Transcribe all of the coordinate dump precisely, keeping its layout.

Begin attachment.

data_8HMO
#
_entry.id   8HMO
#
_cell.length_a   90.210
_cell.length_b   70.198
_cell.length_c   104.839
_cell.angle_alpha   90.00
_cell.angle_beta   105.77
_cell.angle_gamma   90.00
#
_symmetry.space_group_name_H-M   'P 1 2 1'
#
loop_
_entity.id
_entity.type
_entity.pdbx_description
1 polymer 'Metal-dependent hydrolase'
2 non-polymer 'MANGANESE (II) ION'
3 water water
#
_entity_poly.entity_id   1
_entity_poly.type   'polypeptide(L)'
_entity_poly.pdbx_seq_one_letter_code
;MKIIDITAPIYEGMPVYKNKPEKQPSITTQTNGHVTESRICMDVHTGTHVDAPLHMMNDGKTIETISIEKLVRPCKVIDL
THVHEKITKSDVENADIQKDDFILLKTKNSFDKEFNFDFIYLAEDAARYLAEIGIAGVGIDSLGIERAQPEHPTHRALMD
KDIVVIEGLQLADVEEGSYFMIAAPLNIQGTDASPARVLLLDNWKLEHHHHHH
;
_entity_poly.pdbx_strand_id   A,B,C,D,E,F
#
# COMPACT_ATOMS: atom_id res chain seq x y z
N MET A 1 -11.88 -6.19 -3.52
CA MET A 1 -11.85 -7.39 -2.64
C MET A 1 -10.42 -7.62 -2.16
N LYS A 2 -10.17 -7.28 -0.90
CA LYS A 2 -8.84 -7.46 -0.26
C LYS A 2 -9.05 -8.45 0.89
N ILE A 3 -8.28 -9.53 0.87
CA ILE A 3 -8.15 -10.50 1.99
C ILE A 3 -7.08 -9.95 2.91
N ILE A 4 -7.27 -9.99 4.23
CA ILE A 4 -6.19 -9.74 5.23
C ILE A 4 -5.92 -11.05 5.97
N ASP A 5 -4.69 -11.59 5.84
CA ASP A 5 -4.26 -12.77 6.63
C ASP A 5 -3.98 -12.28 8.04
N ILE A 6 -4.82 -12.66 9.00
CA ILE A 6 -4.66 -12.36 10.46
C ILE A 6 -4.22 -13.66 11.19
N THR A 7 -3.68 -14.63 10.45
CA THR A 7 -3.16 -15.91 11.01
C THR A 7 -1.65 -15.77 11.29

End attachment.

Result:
data_8HMO
#
_entry.id   8HMO
#
_cell.length_a   90.210
_cell.length_b   70.198
_cell.length_c   104.839
_cell.angle_alpha   90.00
_cell.angle_beta   105.77
_cell.angle_gamma   90.00
#
_symmetry.space_group_name_H-M   'P 1 2 1'
#
loop_
_entity.id
_entity.type
_entity.pdbx_description
1 polymer 'Metal-dependent hydrolase'
2 non-polymer 'MANGANESE (II) ION'
3 water water
#
_entity_poly.entity_id   1
_entity_poly.type   'polypeptide(L)'
_entity_poly.pdbx_seq_one_letter_code
;MKIIDITAPIYEGMPVYKNKPEKQPSITTQTNGHVTESRICMDVHTGTHVDAPLHMMNDGKTIETISIEKLVRPCKVIDL
THVHEKITKSDVENADIQKDDFILLKTKNSFDKEFNFDFIYLAEDAARYLAEIGIAGVGIDSLGIERAQPEHPTHRALMD
KDIVVIEGLQLADVEEGSYFMIAAPLNIQGTDASPARVLLLDNWKLEHHHHHH
;
_entity_poly.pdbx_strand_id   A,B,C,D,E,F
#
# COMPACT_ATOMS: atom_id res chain seq x y z
N MET A 1 -11.88 -6.19 -3.52
CA MET A 1 -11.85 -7.39 -2.64
C MET A 1 -10.42 -7.62 -2.16
N LYS A 2 -10.17 -7.28 -0.90
CA LYS A 2 -8.84 -7.46 -0.26
C LYS A 2 -9.05 -8.45 0.89
N ILE A 3 -8.28 -9.53 0.87
CA ILE A 3 -8.15 -10.50 1.99
C ILE A 3 -7.08 -9.95 2.91
N ILE A 4 -7.27 -9.99 4.23
CA ILE A 4 -6.19 -9.74 5.23
C ILE A 4 -5.92 -11.05 5.97
N ASP A 5 -4.69 -11.59 5.84
CA ASP A 5 -4.26 -12.77 6.63
C ASP A 5 -3.98 -12.28 8.04
N ILE A 6 -4.82 -12.66 9.00
CA ILE A 6 -4.66 -12.36 10.46
C ILE A 6 -4.22 -13.66 11.19
N THR A 7 -3.68 -14.63 10.45
CA THR A 7 -3.16 -15.91 11.01
C THR A 7 -1.65 -15.77 11.29